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Antibiotics scripts on increase again

GPs are prescribing more antibiotics to children, reversing the dramatic fall following Government campaigns in the late 1990s, new research shows.

Antimicrobial resistance experts are waiting for 2006 data to see if the slight increase in prescribing rates in 2005 is 'a blip or a real trend'.

A new study, to be presented at the International Pharmacoepidemiology and Therapeutic Risk Management conference in Quebec this week, found the incidence of antibiotic prescribing in UK general practice rose from 374.4 to 425.4 prescriptions per 1,000 person- years from 2000/5 .

This followed a 40 per cent fall in prescribing rates in the late 1990s and comes as the Government plans a new onslaught against ‘unnecessary' antibiotics scripts, with NICE launching a review of prescribing.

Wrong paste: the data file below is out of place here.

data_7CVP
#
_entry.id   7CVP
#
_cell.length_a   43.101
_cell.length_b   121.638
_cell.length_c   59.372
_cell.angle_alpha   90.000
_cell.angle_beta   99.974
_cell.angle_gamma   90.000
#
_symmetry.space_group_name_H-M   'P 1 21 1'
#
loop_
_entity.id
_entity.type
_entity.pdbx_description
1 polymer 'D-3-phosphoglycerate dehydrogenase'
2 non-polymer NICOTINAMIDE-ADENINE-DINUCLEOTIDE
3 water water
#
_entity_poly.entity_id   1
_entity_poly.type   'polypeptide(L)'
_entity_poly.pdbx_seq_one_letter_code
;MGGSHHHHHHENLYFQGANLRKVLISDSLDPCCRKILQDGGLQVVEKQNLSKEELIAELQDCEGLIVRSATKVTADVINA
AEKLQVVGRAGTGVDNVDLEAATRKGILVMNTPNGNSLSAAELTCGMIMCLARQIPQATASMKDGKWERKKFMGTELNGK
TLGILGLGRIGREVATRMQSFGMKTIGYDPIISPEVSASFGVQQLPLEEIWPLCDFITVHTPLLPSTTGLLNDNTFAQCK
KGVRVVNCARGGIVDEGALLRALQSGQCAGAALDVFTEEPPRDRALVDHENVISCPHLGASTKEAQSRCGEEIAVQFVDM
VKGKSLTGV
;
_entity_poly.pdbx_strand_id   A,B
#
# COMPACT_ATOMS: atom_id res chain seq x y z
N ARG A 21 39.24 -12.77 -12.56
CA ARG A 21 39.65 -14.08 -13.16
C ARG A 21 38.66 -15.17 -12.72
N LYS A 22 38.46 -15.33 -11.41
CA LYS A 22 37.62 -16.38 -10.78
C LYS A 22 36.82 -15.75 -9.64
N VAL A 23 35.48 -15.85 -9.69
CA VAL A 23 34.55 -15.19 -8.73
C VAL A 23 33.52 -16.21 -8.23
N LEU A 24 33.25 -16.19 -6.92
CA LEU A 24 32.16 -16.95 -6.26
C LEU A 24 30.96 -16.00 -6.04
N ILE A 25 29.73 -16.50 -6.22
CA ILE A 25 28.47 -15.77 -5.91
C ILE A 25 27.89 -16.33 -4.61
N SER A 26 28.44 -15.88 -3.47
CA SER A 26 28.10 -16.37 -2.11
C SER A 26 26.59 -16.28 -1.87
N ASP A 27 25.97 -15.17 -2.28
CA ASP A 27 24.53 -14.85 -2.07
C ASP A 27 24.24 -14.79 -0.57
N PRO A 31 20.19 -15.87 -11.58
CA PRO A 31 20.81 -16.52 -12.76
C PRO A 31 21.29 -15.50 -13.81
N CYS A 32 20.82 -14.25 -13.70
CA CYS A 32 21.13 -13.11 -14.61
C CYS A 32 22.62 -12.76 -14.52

Study author Dr Mike Sharland, a consultant in paediatric infectious diseases at St George's Hospital, London, said he was keen to establish whether the data represented a real increase.

But Dr Sharland, a member of the advisory committee on antimicrobial resistance and healthcare associated infection, said monitoring procedures had to be in place to ensure no harm was associated with any cuts.

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